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Old 01-17-2012, 11:01 AM   #6
Cobb Tuning
Member#: 4803
Join Date: Mar 2001
Location: Austin, TX

Originally Posted by WhatTurboLag? View Post
YES, finally!!! time to call up clark turner

only downside i can find so far of straight SD.

Any SD calculation, including COBB SD, requires an input for cylinder charge temperature, which is critical to the
determination of accurate airflow via SD. The estimation of cylinder change temperature is accomplished for COBB SD
via the IAT sensor input. Generally, when the IAT sensor is in the recommended location (post-IC), the vehicle is
moving and the driver is on the throttle, the IAT input can be a fairly reliable representation of actual cylinder charge
temp. However, when the vehicle is sitting still (or at low speeds) and the driver is off the throttle (or low throttle), or
the vehicle has been sitting with the engine off and a hot engine bay for a period of time, there is the potential for the
IAT sensor to become heat soaked. That is, the sensor now reads higher than the actual intake air temp. When SD is
active, this would cause the calculated SD airflow (as well as load) to be lower than it should be, causing the car to run
lean (and with generally more timing advance). This effect may subside after the vehicle gets moving and throttle (as
well as MAP) increases, but it will generally not be an instantaneous improvement. As such, it is critical that the
owner/driver of the car understands the specific scenarios in which a heat soaked IAT sensor can potentially occur and
to avoid putting the car under high load when these scenarios are present (and for a period shortly after). This is
another reason why a wideband o2 sensor and gauge should be installed in the car and that the driver instructed on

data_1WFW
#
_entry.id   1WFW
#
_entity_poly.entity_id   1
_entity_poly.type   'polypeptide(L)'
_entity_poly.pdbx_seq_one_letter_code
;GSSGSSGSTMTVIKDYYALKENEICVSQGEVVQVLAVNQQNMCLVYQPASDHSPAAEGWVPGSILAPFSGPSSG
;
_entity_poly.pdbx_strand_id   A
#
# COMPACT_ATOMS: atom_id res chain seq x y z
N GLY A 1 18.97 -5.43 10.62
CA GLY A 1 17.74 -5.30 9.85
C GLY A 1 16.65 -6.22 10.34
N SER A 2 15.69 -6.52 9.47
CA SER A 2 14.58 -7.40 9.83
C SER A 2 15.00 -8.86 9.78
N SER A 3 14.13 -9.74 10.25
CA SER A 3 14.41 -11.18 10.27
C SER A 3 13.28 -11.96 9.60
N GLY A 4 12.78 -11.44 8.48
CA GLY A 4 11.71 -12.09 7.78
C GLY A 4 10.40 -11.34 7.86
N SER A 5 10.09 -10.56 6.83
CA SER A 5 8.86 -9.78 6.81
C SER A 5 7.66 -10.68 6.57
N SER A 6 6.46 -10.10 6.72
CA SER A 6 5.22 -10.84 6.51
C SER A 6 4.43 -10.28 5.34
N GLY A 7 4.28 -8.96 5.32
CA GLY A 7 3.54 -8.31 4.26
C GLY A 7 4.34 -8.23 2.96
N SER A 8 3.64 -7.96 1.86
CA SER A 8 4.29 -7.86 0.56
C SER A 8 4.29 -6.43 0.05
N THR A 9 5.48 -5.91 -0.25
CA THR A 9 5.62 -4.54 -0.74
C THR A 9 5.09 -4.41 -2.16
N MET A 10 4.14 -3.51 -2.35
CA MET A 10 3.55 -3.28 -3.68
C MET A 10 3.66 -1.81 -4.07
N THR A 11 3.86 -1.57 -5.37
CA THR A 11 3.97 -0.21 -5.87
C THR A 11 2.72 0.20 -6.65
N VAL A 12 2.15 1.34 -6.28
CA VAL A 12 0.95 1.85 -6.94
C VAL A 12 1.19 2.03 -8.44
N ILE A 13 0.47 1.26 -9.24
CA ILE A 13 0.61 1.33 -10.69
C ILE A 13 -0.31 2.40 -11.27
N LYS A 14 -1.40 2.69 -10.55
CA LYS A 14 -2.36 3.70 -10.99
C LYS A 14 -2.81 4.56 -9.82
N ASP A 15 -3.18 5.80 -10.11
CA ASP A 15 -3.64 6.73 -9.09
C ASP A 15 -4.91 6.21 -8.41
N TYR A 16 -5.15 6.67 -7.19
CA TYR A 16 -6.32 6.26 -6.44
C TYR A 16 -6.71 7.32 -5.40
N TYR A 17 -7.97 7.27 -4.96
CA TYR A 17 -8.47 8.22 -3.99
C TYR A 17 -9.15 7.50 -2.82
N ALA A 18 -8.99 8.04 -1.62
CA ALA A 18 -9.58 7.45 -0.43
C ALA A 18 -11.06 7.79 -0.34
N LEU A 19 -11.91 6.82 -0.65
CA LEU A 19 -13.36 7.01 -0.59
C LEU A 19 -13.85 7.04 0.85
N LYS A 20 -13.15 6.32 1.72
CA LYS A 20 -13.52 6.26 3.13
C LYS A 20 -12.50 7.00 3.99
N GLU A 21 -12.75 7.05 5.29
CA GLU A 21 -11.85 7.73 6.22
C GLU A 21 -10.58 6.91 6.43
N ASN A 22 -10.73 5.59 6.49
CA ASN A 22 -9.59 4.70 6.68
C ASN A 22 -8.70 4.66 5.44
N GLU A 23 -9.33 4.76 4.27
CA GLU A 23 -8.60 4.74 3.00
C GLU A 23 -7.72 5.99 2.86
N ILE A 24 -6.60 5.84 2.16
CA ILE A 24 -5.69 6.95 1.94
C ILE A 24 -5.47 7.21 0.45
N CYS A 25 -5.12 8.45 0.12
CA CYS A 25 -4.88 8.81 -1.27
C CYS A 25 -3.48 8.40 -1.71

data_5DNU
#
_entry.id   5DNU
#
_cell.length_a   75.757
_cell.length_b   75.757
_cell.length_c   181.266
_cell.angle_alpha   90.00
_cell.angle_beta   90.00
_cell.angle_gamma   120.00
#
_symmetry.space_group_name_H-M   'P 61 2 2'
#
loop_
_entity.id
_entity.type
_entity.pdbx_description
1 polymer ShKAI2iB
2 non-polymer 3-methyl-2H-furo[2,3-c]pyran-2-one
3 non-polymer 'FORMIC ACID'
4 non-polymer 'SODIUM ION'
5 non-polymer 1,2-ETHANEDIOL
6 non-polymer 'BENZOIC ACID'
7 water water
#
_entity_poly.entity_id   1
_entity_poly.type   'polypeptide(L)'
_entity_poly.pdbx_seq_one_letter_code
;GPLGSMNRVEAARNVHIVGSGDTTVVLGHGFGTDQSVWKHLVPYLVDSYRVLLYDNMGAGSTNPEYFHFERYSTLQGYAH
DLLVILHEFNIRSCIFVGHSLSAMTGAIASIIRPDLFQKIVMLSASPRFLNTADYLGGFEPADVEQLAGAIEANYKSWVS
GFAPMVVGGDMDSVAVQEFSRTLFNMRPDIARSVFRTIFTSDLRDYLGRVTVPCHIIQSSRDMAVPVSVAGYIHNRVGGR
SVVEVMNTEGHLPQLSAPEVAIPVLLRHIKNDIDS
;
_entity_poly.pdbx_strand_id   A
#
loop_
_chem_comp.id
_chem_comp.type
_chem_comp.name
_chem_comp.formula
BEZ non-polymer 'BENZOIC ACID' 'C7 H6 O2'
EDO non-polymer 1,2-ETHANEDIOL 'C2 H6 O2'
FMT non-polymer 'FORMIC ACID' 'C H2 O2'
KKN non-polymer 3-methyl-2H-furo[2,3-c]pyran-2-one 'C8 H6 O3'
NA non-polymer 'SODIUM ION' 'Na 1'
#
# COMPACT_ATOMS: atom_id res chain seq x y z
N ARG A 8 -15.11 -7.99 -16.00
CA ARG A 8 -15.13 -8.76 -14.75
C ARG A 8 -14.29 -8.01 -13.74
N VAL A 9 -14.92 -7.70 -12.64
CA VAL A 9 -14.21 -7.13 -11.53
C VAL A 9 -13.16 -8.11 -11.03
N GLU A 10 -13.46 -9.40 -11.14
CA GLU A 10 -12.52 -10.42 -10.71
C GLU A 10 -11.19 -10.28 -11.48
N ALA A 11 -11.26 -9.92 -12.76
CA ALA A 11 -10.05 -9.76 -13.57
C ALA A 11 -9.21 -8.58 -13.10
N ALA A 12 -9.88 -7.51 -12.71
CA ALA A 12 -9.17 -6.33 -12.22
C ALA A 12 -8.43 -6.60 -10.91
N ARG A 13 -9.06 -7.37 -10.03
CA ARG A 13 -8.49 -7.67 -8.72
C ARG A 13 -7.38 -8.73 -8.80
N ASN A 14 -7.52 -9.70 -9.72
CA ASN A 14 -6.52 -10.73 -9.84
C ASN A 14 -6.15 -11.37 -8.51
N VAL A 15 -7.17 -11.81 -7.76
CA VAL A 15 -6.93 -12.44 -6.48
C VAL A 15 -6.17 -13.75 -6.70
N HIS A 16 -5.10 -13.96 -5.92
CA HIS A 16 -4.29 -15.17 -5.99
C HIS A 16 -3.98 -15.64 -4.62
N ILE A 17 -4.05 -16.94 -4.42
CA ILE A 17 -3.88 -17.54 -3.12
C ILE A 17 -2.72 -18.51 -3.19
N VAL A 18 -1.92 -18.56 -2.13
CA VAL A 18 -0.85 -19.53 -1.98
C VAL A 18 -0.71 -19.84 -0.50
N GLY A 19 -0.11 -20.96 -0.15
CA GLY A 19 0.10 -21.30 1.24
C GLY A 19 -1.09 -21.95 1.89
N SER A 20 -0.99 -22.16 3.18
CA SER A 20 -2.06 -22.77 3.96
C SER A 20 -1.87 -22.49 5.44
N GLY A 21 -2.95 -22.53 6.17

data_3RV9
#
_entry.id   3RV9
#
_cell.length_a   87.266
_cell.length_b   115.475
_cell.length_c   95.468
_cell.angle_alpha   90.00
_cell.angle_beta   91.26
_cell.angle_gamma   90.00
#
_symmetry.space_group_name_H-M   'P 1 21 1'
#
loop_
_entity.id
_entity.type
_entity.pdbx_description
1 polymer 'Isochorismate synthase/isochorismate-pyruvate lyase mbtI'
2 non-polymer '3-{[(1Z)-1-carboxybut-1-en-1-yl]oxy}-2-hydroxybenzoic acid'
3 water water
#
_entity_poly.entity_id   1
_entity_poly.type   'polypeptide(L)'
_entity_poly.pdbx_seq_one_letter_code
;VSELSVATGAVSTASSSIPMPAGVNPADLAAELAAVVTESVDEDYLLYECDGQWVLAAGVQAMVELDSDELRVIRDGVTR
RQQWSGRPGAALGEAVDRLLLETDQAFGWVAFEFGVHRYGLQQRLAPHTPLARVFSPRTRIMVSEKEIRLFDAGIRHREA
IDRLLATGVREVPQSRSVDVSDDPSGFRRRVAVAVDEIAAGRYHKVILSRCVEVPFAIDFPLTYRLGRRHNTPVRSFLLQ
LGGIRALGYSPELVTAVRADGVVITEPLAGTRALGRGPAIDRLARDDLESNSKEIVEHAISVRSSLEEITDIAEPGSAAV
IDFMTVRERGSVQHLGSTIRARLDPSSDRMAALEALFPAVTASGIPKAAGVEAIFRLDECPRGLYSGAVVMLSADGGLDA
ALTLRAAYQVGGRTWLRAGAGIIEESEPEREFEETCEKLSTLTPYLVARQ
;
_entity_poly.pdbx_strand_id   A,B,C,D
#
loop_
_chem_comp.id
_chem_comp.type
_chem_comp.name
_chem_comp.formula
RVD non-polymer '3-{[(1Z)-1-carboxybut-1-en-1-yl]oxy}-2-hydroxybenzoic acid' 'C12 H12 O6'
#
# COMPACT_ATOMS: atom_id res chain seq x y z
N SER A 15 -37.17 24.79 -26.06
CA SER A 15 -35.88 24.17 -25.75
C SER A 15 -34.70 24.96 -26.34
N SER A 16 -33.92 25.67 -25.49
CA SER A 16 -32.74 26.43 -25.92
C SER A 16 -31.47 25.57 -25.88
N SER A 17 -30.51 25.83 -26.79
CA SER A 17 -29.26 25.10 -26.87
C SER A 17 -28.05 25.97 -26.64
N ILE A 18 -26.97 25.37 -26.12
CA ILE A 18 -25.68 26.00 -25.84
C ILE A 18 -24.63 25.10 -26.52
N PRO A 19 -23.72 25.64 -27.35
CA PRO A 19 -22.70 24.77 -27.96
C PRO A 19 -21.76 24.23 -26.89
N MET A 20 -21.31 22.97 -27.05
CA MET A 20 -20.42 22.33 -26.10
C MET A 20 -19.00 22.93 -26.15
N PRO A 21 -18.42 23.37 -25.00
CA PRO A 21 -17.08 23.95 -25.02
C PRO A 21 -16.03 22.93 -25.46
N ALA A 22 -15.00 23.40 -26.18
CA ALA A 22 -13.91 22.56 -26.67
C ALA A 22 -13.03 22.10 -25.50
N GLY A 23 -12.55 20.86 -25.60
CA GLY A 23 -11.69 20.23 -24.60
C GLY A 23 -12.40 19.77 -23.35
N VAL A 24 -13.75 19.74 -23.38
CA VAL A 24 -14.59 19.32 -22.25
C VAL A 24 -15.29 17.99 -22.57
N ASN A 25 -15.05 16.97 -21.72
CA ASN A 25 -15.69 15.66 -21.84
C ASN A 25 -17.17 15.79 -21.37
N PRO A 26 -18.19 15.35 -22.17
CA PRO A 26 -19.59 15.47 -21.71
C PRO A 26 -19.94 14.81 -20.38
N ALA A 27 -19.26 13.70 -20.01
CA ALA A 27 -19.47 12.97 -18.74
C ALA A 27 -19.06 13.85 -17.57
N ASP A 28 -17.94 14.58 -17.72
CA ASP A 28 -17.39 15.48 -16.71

how to determine when fueling is incorrect.

The owner of the car also needs to understand that practically any engine mod that impacts airflow in any way
may require a re-tune or tweaking of the VE table for cars running SD. This is important as even seemingly
minor mods that a MAF sensor-based tune would have no problem accounting for, might cause a significant
enough change in VE that there could be fueling and load issues for SD.
You are correct - that would be the two things to consider when going with any SD solution. We have found that placing the IAT sensor post-intercooler (in the case of front-mount) is the most accurate means of estimating charge temp and, generally speaking, the best location to minimize IAT heat soak. The factory IAT sensor is housed in the MAF-sensor assembly, so if the MAF sensor is removed, you'll need to go with an aftermarket sensor.

All cars using SD should be running a wideband o2 sensor with in-car gauge. That is really a no-brainer and even cars still running MAF at power levels that would benefit from SD should have this set-up anyway.

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